The stuff legends are made of
Fable fans have waited three years for a proper return to Albion, and they’ll finally get a chance with Fable Legends, which I got to see firsthand on the Gamescom show floor.
Keep in mind, however, that what I saw simply scratched the surface. By the sounds of it, Legends is far from anywhere near complete. If I had to hazard a professional guess, a holiday 2014 release date would be optimistic at this point.
From what I was able to gather from the reveal—as well as a 10-minute demo further illustrating basic game mechanics—Legends will be a throwback to the era of the original Fable, where heroes were plentiful and it seemed that almost anyone could channel strength, skill, or will. Unlike heroes of the past games, however, players will choose from one of several pre-determined warriors who specialize in one of these three pillars of Fable combat. This is a drastic shift away from the customization for which Fable is known, and even if you’re able to create your characters, limiting their abilities might make longtime fans wary.
The major reason for shifting away from one-size-fits-all characters? Legends is designed around four-player co-op. Either with three friends, three AI characters, or a mix of the two, players will always be traveling with a pack of heroes in order to quell the coming threats to Albion.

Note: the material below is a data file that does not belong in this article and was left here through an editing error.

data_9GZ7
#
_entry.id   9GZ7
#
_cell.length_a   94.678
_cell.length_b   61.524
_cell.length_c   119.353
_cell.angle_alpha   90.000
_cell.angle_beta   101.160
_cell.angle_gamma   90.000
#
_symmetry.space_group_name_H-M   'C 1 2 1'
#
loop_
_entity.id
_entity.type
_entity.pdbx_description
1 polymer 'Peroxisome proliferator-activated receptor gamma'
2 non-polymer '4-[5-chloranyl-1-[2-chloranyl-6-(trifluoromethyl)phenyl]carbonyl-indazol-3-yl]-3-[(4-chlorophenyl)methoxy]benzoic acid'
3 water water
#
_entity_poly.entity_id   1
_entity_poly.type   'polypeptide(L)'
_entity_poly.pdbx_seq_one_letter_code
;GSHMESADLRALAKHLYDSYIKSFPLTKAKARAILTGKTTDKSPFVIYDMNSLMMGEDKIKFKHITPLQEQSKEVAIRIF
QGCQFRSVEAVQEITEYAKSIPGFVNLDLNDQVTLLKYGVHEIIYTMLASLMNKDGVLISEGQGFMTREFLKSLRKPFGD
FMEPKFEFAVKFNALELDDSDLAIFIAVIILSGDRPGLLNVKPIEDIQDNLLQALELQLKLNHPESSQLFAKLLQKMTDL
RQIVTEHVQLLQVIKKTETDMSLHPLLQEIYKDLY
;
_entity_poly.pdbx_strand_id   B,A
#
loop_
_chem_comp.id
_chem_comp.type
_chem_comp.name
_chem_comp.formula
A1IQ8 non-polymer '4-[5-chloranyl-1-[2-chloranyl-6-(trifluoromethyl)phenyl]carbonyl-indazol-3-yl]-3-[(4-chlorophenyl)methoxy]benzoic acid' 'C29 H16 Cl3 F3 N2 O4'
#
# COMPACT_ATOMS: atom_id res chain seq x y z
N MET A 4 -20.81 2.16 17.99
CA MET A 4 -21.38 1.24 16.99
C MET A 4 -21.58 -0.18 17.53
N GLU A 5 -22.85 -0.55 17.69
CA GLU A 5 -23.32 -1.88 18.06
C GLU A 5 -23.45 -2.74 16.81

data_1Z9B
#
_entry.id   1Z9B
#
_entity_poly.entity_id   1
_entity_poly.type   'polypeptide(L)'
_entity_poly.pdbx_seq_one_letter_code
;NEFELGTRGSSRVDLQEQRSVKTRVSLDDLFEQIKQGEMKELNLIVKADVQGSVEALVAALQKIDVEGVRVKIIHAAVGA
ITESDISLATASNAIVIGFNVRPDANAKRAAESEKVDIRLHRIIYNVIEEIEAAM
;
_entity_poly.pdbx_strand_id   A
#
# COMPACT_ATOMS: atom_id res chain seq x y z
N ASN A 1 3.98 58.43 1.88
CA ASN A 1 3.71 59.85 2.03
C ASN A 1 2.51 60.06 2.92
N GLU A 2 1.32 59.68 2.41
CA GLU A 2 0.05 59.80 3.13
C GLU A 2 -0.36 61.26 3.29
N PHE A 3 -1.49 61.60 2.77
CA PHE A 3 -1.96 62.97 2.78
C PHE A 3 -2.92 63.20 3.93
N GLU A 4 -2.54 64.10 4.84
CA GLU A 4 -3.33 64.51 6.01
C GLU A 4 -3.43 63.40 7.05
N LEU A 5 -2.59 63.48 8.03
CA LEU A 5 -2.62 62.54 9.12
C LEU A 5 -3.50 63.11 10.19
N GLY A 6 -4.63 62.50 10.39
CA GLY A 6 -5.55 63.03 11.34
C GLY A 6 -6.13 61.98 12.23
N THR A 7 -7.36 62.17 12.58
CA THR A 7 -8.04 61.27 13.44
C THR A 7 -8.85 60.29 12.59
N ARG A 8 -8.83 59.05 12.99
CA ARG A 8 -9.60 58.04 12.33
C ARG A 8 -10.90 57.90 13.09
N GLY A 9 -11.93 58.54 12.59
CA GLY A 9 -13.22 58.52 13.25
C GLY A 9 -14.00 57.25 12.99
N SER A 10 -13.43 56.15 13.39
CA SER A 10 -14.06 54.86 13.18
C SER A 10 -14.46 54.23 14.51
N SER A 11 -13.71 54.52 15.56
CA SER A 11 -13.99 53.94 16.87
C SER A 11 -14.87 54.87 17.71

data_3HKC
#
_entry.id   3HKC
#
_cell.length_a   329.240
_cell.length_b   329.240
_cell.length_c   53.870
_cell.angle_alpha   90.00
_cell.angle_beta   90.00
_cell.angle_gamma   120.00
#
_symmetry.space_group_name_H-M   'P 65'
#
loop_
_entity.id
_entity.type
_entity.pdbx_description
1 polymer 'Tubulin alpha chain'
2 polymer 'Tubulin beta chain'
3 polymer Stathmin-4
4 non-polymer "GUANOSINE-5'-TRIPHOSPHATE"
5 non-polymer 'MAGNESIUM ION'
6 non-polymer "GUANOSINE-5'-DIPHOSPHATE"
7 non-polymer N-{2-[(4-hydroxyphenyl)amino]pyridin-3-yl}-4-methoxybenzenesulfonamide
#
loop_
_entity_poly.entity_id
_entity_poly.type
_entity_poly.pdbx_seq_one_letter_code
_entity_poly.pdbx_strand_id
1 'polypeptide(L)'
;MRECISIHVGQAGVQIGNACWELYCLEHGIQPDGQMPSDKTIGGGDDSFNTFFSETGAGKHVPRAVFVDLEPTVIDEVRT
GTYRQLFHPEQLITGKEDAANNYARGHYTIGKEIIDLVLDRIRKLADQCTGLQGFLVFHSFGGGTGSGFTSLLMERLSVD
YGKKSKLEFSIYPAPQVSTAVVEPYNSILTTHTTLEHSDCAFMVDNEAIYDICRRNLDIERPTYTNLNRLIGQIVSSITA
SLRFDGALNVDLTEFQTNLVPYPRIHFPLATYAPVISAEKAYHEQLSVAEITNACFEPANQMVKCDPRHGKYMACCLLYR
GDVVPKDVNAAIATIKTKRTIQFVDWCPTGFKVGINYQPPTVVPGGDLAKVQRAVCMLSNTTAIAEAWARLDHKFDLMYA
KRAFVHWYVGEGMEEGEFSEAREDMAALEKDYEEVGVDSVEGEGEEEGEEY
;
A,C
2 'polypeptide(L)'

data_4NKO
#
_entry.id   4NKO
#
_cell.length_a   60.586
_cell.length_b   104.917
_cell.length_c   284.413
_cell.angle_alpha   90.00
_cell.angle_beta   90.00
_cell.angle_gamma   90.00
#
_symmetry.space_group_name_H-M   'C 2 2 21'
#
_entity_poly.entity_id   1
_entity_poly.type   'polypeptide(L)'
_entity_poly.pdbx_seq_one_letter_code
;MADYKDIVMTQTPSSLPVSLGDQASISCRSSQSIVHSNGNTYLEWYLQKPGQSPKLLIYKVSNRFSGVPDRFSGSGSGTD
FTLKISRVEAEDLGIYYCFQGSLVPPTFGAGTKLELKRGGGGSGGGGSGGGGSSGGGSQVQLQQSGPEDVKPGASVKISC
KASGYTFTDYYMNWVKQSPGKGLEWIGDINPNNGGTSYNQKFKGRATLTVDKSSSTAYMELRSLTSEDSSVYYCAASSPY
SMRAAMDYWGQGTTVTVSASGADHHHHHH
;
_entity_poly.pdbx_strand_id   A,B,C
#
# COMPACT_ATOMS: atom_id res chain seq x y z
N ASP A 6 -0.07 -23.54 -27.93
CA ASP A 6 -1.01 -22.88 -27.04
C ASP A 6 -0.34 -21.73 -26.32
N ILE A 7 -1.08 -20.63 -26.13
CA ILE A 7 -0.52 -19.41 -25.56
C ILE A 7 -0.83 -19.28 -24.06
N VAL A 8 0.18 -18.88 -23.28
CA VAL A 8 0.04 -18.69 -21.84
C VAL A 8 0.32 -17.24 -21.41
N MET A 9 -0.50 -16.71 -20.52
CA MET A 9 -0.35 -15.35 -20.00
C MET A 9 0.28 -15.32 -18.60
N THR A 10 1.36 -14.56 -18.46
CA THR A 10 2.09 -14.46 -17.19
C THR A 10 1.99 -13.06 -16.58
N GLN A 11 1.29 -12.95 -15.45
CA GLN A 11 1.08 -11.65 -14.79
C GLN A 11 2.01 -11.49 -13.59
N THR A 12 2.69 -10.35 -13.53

Whether these quests will be individual adventures or be part of an overarching story is yet to be seen, but I think the latter’s less likely. A level-summary screen popped up at certain points in the demo, which seems to indicate that each specific quest will stand on its own. This would also fit the idea of players taking on a collection of legends from Albion’s past instead of going on a new adventure with semi-fleshed-out characters.
Not everything will be foreign to returning players in Legends, though. The game will still feature a central town that will host the same manner of minigames that have become staples of Fable, such as blacksmithing or chicken-kicking. It’s not clear yet whether this will serve as a hub world where you can recruit other heroes on your adventuring ways, almost like a MMO.
But it’s not all about being a hero—a unique gameplay twist in Legends is that players can now choose to be the villain. This core evildoer will look at the game from a RTS perspective and plant Hobbes, Balverines, and other manner of foes in the heroes’ way and will gain XP and gold depending on how well their defenses hamper the heroes’ progress.
As much as Fable Legends worries me in regards to story, gameplay, and every other key feature, I’ll admit that it does looks really nice on the Xbox One. The demo provided a level of detail on my favorite fantastical creatures like never before—and, if nothing else, Lionhead has shown that they can definitely tap into the power of Microsoft’s upcoming console. Since the game’s still more than likely at least another 18 months out, there’s plenty of time for Lionhead to work out the kinks. That’s the Microsoft way now, after all, isn’t it?